Cryptostylis erecta

Ruth has written today’s entry:

Thanks to kjbeath@flickr for this awesome picture (via the BPotD Flickr Pool).

Second only to the massive Asteraceae with regard to species numbers and morphological diversity, the Orchidaceae is a family of specialists. The flowers of the Orchidaceae are unique in construction; Jackie described some of the tepal architecture in the entry on Corycium orobanchoides, so I’ll add that the stamens, stigma and style are fused together to form what is called the column. The column is an interesting construct, often ready to slap pollinia (tiny bundles of pollen), onto the back of any pollinator that visits. As Jackie mentioned, one often enlarged petal (that sits just opposite the column) is called the labellum or lip, which sometimes acts as a landing pad for pollinators. All that being said, no rule in biology ever seems much more than a rule of thumb.

Cryptostylis erecta, the hooded orchid or bonnet orchid has its own exceptions on the matter of floral architecture. Firstly, the sepals are narrow, long and green and readily discerned from the petals. In Cryptostylis erecta, the labellum is enlarged, concave and very showy with its purple and white veins. Unlike many other orchids, the flowers of Cryptostylis (collectively known as the tongue-orchids) are non-resupinate (or seemingly turned upside-down). Instead, the flowers bear a resemblance to the spathe and spadix setup of the Araceae.

This terrestrial orchid grows in sandy substrate in heath and woodland communities. It is commonly found in the Blue mountains (where Wollemia nobilis can also be found) and around the suburbs of Sydney, Australia. It flowers from October to March.

The New York Times published an article on the tongue-orchids in mid-July 2008: Tongue Orchids’ Sexual Guile: Utterly Convincing based on this article: Gaskett, A.C., et al. 2008. Orchid Sexual Deceit Provokes Ejaculation. The American Naturalist. 171:E206-E212. All five Australian tongue-orchid species share the pollinator Lissopimpla excelsa, an ichneumonid wasp.

Cryptostylis erecta

14 responses to “Cryptostylis erecta”

  1. L Jorlin

    What a lovely orchid and great photo! THANKS.
    Also, I am relieved to see an actual plant rather than moving “impressions” or abstractions, as promised until mid-January.

  2. Daniel Mosquin

    I don’t recall that promise being made.

  3. Ken

    Thanks again for using my photo, and providing further information. The author of the American Naturalist paper was at Macquarie University which is about 3 miles (5km) from where the photo was taken. It probably grows on the campus.

  4. Mary Ann, in Toronto

    A beautiful orchid, and lovely photo.
    I discovered this site almost a year ago. I’ve been receiving the daily photos since then, and I often browse through the hundreds/thousands of photos of previous years. I have very much enjoyed ALL of the BPoD photos, whether of flowers, mosses, fungi, algae, grasses, landscapes, abstracts… whatever the subject of the photo.
    And I very much appreciate the considerable time and effort involved in providing the images and the accompanying information — gratis — to whomever subscribes.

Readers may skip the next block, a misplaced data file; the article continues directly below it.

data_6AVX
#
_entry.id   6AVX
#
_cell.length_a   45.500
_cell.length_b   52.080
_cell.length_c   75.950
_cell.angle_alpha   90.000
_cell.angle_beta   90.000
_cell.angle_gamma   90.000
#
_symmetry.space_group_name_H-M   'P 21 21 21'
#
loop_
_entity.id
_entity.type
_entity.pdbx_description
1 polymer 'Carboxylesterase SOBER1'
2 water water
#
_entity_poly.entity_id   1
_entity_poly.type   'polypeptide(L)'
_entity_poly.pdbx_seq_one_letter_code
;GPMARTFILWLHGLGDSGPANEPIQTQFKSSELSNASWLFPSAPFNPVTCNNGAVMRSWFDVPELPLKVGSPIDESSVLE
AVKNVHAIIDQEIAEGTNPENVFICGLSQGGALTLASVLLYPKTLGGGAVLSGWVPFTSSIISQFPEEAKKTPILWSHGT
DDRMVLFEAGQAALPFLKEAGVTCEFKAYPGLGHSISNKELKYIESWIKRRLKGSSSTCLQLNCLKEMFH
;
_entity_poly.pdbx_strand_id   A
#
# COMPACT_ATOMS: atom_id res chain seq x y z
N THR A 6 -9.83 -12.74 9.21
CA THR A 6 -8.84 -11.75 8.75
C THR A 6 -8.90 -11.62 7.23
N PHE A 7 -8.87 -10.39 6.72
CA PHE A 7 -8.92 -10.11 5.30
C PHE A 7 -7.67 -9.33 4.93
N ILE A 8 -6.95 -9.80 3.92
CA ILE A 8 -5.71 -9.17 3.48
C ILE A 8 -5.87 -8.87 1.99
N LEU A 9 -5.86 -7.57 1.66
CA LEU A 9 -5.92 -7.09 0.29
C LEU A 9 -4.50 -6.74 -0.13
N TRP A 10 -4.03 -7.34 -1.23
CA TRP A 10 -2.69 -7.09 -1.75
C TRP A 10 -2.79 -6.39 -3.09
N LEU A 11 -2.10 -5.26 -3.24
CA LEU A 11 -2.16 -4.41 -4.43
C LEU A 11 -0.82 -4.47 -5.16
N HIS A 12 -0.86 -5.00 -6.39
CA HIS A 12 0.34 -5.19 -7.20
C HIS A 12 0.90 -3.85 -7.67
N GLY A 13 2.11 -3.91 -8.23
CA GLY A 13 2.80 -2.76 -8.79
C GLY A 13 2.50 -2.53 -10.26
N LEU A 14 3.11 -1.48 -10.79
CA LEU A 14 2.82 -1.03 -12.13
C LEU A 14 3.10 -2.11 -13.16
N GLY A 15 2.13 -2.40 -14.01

You have provided me with new sources of beauty and interest and thought.
    Thank you!

  5. Sheila

    Beautiful. I love seeing the new photos that you post every day. The scenes the last couple of months have been equally enjoyable since they show the plants from every angle. Thank you for taking the time to provide learning and natural beauty to us, especially in these bleak cold months of December in the midwest.
    Keep up the good work!

  6. Joey

    I would think that the comment about abstracts being featured until mid-January was due to a moment of confusing the photos/information from 2006 with current features. At this time in 2006 abstract photos were being featured and “promised” until mid-January.

  7. elizabeth a airhart

    thank you lovely flower
    ken has a fine flicker page
    the beatle shown on the white
    flower is a true abstract
    this has been a fine year on
    daniels page lots of work
    time and real effort
    hope we havent tired you all out
    looking forward to 009 i hope

  8. elizabeth a airhart

    excuse me but are you all deep in snow
    and freezeing warnings from what i
    am reading you just might be
    take care

  9. KinMD

    i quite enjoyed the abstractions of winter ’06, myself. in fact, every post i see keeps me coming back for more– thanks again, Daniel!
    The site below has photo of Cryptostylis erecta from a different angle, highlighting the patterning in a different way:
    http://www.friendsoflanecovenationalpark.org.au/Flowering/Flowers/Cryptostylis_erecta.htm
    after a quick web search, i also found the Friends of Lane Cove National Park Inc. website (below) offers more information and pictures of Australian native plants and wildflowers, including a breakdown of flowering plants by month… neat stuff!
    http://users.bigpond.net.au/folcnp/Index.htm

  10. A

    WOW! This world is amazing! Merry Christmas everyone!!

  11. Equisetum

    Ruth, you make me feel better about not figuring out my orchids! Great elucidation, and you couldn’t have had a better picture for it — nor a prettier!

  12. garry

    It appears that yo should rename this site the Botany Photo of the week.

  13. Daniel Mosquin

    And a Merry Christmas to you, Garry!

  14. Eugenio Larios

    Nice picture of Cryptostylis erecta. One interesting fact about this orchid is that lures its pollinator the orchid dupe wasp and makes it copulate with the lip. The wasp actually ejaculates after that wasting some amount of sperm!

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